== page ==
The Complete Idiot's Guide to the Way I Feel

Can't think of a thing to write about. Feel empty.... Two people in my family recently lost their cell phones. Feel out of touch.... Wall Street's house of cards is collapsing. (Associated Press today: "...a glass panel near the top of a Bank of America skyscraper in Midtown Manhattan fell more than 50 stories onto the street below and shattered.") So many people saw it coming years ago, but nothing was done. Feel queasy.... Found out that all the stuff I was supposedly recycling at the office -- papers, cans, etc. -- is actually being thown in the regular trash by the building staff. Feel frustrated.... Listening to WFMU, "free-form radio." Feel odd, but ready to dance.... Saw a beautiful sunset tonight. Felt transcendent....

Sunday, September 14, 2008

Falling Man...or Flying Man?

Falling...or flying?

falling man

This image, which I've posted before, gets more Google hits than just about anything else on this blog. I can't decide if he's falling or flying, terrified or ecstatic -- although that contraption he's strapped to doesn't look too effective.

Brain Dump

Brain Dump

Go for the gold coin operated vending machine part two by two three blind mice eat cheese sandwich shop till you drop dead in the water park the car in the lot of money is the root canal boat dock your pay the piper. Face the music hall monitor your blood pressure point your gun barrel of monkeys around the world class clown suit yourself. Pass the salt water fish fry the egg cup of coffee pot calling the kettle black tie event horizon. Fasten your seat belt one out of your mind your own business meeting someone new age before beauty.

Saturday, September 13, 2008

The most alien place on Earth

Is that Earth?

Feast your eyes on the "most alien-looking place on Earth":

Socotra Island

It seems like an obvious location to shoot a low-budget sci-fi movie on location. No sets to build! Love those dragon's blood trees.

Monday, September 08, 2008

Word of the Day: salubrious

Word of the Day

salubrious (adj)


"You'd better be. If he loses his temper and throws us off the case, we're going to have to start looking for new premises in a less salubrious part of town."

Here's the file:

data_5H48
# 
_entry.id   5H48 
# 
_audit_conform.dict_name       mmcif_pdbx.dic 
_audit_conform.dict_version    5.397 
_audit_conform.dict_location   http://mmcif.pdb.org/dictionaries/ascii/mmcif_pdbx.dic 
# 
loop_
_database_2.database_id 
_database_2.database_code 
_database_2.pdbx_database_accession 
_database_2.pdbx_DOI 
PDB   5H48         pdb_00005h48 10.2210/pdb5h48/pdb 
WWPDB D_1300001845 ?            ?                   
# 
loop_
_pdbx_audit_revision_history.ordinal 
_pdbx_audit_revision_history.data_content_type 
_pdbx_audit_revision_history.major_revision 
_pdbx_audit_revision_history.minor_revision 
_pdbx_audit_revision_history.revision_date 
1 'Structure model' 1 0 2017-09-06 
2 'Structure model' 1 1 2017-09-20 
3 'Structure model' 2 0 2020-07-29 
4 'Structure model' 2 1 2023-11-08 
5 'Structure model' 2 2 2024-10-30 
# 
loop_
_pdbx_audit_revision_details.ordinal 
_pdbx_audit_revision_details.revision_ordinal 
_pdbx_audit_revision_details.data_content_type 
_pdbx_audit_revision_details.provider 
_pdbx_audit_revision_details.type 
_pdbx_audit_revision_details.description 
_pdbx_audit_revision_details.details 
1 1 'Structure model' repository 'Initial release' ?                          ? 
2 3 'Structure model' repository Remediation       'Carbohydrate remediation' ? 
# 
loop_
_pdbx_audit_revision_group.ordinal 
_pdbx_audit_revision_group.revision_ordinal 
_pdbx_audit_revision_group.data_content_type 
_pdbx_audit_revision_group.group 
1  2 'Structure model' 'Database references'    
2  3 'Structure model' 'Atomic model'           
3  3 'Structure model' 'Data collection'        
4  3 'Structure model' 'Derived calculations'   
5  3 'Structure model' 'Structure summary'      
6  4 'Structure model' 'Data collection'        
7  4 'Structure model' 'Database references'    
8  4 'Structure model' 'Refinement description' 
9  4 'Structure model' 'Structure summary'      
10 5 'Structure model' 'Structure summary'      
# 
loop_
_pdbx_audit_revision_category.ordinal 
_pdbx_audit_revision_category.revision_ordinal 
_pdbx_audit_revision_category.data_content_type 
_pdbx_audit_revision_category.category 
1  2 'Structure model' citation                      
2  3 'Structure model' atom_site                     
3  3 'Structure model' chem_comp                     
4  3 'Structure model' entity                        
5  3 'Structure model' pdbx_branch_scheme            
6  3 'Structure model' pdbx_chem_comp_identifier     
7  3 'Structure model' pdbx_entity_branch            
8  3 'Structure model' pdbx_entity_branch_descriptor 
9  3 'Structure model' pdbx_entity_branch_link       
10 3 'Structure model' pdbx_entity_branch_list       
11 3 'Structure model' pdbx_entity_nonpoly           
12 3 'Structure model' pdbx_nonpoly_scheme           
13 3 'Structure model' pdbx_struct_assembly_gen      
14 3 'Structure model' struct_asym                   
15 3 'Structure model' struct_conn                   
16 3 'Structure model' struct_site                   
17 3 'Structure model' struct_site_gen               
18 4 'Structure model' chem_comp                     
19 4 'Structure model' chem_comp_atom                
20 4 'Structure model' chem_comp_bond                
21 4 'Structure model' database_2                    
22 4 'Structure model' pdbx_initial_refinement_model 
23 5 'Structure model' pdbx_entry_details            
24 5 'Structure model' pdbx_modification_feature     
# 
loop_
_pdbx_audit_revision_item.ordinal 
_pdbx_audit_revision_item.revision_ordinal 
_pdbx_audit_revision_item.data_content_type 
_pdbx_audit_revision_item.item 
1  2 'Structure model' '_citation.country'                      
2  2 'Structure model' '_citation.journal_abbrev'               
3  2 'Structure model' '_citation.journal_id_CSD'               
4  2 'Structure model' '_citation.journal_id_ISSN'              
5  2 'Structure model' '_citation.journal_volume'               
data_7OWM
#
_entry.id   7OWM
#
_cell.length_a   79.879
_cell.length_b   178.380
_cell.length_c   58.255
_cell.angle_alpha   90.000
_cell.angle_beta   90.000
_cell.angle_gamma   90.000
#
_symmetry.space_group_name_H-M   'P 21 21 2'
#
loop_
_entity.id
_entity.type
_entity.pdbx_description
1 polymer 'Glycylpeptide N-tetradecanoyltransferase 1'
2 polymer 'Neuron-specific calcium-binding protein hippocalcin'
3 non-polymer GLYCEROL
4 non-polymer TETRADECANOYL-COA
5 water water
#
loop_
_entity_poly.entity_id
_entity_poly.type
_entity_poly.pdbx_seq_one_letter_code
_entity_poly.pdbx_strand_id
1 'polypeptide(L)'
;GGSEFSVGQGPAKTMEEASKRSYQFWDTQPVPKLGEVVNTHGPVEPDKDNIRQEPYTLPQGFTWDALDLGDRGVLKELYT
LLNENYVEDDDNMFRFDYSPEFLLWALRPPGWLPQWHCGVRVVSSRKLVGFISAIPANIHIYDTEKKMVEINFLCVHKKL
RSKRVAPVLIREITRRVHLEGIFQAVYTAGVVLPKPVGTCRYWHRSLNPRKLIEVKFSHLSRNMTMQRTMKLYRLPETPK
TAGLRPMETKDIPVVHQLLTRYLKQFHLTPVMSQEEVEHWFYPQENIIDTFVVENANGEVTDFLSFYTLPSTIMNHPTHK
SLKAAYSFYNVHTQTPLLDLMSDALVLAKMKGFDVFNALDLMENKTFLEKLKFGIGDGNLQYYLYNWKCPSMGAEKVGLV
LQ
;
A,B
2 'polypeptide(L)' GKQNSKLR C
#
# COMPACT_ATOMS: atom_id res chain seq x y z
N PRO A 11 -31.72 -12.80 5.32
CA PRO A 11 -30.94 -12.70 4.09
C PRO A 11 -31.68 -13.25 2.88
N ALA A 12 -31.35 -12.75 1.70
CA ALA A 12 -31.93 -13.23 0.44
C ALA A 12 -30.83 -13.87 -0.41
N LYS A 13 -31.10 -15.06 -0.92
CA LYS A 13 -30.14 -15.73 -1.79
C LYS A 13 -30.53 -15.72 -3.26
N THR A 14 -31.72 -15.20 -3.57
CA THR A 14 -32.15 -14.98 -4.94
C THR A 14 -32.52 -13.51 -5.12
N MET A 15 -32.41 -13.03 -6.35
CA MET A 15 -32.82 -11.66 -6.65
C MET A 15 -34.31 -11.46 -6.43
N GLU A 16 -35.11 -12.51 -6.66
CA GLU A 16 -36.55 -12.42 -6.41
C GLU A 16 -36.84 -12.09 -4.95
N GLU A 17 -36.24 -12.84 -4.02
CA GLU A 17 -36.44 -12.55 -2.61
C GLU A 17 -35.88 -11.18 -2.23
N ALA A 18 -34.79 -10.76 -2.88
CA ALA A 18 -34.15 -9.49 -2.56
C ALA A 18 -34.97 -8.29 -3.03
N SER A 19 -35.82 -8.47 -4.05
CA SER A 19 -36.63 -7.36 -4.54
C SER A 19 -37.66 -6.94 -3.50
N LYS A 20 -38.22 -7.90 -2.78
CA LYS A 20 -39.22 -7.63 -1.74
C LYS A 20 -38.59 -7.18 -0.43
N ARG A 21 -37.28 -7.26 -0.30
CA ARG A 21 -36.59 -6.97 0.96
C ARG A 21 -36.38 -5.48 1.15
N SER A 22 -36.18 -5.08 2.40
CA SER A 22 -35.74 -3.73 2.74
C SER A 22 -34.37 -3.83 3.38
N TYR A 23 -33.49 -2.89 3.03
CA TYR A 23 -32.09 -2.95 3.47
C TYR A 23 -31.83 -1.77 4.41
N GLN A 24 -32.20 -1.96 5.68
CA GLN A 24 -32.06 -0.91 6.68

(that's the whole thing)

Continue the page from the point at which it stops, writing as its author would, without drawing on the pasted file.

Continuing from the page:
"I didn't think there was a less salubrious part of town."
"My point exactly."

--Alastair Reynolds, Century Rain

A new word I just heard on CNN: "Palintology" Ha ha...

Saturday, September 06, 2008

Words used at each convention

Word Count

Here's a New York Times word-balloon graphic, showing the frequency of words or phrases ("health care", "taxes", etc.) mentioned at each of the recent political conventions:

The Words They Used

It also shows the number of mentions by each major speaker. Interesting that Democrats mentioned 9/11 more than Republicans.

Wednesday, September 03, 2008

My short story published in The Hudson Current

Word are flowing out....

My short story, "Vanilla", appears in the current issue of The Hudson Current, in print and online: Back Page

Sunday, August 24, 2008

911 Writers Block Help

Dialing for Dialogue

Stuck? 911 Writers Block provides emergency settings, characters, dialogue, verbs, ways to "kill a character", and endings, such as:

"You drop the antique gold pocket watch into a storm drain. It has brought you nothing but pain."

Hmm, everything except plots -- except, I suppose, by implication.

You select your emergency help by pressing a button on a telephone keypad. Cute.

Tuesday, August 19, 2008

Word of the Day: incunabulum

Word of the Day

incunabulum (n)

A book printed before the 16th century; artwork from an early period

"'It's a long story, Sergeant. A few months ago we had a rare book stolen from this room. A beautiful old Tier Buch -- a book of animals -- an incunabulum.'"
--Carey Magoon, I Smell the Devil

I attended an antiques fair last weekend in upstate New York. There were many old books there -- though not as old as incunabula. The aroma of musty, falling-apart books invokes the past like nothing else, I think. Nostalgia stinks?

Thursday, August 14, 2008

Stress Remedies

"We could learn a lot from crayons....

....Some are sharp, some are pretty and some are dull. Some have weird names, and all are different colors, but they all have to live in the same box."

More such wisdom can be found at Stress Remedies.

Monday, August 11, 2008

Ellis Island stairwell spiral


Ellis Island stairwell

Ellis Island stairwell

Brain Dump

Brain Dump

Let me take you down to business is bad boy band together we can do it was the best of times change your life on Mars invaded China dishes break the silence is golden parachute opens the door frame up to you never know your own strength in numbers don't lie down to business. The rain falls under the bridge the gap between the two by two steps forward march madness. I have a question authority to order in the court disaster planning a vacation time is money is the root cause and effect a change in the weather report to me.

Wednesday, August 06, 2008

Color photos of the 1930s


Color photography, though rare, did exist in the 1930s, and these pics of Depression-era people and places make those times seem a lot more contemporary than the monochrome photos we usually see. And that's a little bit disconcerting, given the current economic climate.

Sunday, August 03, 2008

Haiku 1449

Haiku 1449

whispering light rain
juniper waving calmly
spittlebugs scatter

Wednesday, July 30, 2008

Word of the Day: susurrus

Word of the Day

susurrus (n)

A sound like rustling or whispering

"Gentle winds had lulled the swell and the continual susurrus of the south wind enticed them towards the deep."
--Virgil, The Aeneid

I like "white noise", and the susurrus of a white noise CD I have often entices me towards the deep -- deep sleep, that is.

Friday, July 25, 2008

Quote of the Day: Marianne Faithfull

Quote of the Day